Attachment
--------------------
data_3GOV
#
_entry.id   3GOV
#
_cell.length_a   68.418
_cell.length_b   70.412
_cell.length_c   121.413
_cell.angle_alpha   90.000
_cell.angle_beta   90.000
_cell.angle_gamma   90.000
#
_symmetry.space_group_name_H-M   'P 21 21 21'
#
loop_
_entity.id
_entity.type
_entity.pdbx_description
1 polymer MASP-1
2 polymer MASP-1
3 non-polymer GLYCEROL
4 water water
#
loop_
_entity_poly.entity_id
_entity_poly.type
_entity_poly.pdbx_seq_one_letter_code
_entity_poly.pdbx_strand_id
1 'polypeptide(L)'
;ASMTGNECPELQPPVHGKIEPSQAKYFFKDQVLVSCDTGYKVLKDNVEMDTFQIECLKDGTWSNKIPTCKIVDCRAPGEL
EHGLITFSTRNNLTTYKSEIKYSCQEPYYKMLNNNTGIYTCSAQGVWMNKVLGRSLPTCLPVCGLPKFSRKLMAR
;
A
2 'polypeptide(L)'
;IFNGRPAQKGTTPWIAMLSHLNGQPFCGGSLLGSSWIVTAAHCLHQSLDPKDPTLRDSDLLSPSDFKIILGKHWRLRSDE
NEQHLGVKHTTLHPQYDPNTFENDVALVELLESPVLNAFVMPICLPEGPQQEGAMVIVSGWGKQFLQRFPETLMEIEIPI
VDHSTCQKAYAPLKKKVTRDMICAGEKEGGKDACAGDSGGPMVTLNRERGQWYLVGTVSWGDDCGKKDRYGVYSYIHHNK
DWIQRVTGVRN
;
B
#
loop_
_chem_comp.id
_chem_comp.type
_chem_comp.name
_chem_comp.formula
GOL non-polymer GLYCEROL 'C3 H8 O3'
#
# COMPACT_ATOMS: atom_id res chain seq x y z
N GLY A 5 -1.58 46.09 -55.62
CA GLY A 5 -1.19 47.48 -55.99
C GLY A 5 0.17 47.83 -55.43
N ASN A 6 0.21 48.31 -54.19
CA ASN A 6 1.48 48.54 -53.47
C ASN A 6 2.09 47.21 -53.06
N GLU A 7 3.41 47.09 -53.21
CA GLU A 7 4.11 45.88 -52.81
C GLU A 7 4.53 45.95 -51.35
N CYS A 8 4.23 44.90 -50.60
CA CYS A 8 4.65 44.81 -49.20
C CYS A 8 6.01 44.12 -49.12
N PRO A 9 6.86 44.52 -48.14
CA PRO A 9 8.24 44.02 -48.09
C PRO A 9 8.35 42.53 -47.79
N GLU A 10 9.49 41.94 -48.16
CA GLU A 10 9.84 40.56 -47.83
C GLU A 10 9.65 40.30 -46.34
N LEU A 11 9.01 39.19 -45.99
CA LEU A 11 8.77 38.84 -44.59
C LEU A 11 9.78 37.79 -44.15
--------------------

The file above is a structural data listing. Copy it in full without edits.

data_3GOV
#
_entry.id   3GOV
#
_cell.length_a   68.418
_cell.length_b   70.412
_cell.length_c   121.413
_cell.angle_alpha   90.000
_cell.angle_beta   90.000
_cell.angle_gamma   90.000
#
_symmetry.space_group_name_H-M   'P 21 21 21'
#
loop_
_entity.id
_entity.type
_entity.pdbx_description
1 polymer MASP-1
2 polymer MASP-1
3 non-polymer GLYCEROL
4 water water
#
loop_
_entity_poly.entity_id
_entity_poly.type
_entity_poly.pdbx_seq_one_letter_code
_entity_poly.pdbx_strand_id
1 'polypeptide(L)'
;ASMTGNECPELQPPVHGKIEPSQAKYFFKDQVLVSCDTGYKVLKDNVEMDTFQIECLKDGTWSNKIPTCKIVDCRAPGEL
EHGLITFSTRNNLTTYKSEIKYSCQEPYYKMLNNNTGIYTCSAQGVWMNKVLGRSLPTCLPVCGLPKFSRKLMAR
;
A
2 'polypeptide(L)'
;IFNGRPAQKGTTPWIAMLSHLNGQPFCGGSLLGSSWIVTAAHCLHQSLDPKDPTLRDSDLLSPSDFKIILGKHWRLRSDE
NEQHLGVKHTTLHPQYDPNTFENDVALVELLESPVLNAFVMPICLPEGPQQEGAMVIVSGWGKQFLQRFPETLMEIEIPI
VDHSTCQKAYAPLKKKVTRDMICAGEKEGGKDACAGDSGGPMVTLNRERGQWYLVGTVSWGDDCGKKDRYGVYSYIHHNK
DWIQRVTGVRN
;
B
#
loop_
_chem_comp.id
_chem_comp.type
_chem_comp.name
_chem_comp.formula
GOL non-polymer GLYCEROL 'C3 H8 O3'
#
# COMPACT_ATOMS: atom_id res chain seq x y z
N GLY A 5 -1.58 46.09 -55.62
CA GLY A 5 -1.19 47.48 -55.99
C GLY A 5 0.17 47.83 -55.43
N ASN A 6 0.21 48.31 -54.19
CA ASN A 6 1.48 48.54 -53.47
C ASN A 6 2.09 47.21 -53.06
N GLU A 7 3.41 47.09 -53.21
CA GLU A 7 4.11 45.88 -52.81
C GLU A 7 4.53 45.95 -51.35
N CYS A 8 4.23 44.90 -50.60
CA CYS A 8 4.65 44.81 -49.20
C CYS A 8 6.01 44.12 -49.12
N PRO A 9 6.86 44.52 -48.14
CA PRO A 9 8.24 44.02 -48.09
C PRO A 9 8.35 42.53 -47.79
N GLU A 10 9.49 41.94 -48.16
CA GLU A 10 9.84 40.56 -47.83
C GLU A 10 9.65 40.30 -46.34
N LEU A 11 9.01 39.19 -45.99
CA LEU A 11 8.77 38.84 -44.59
C LEU A 11 9.78 37.79 -44.15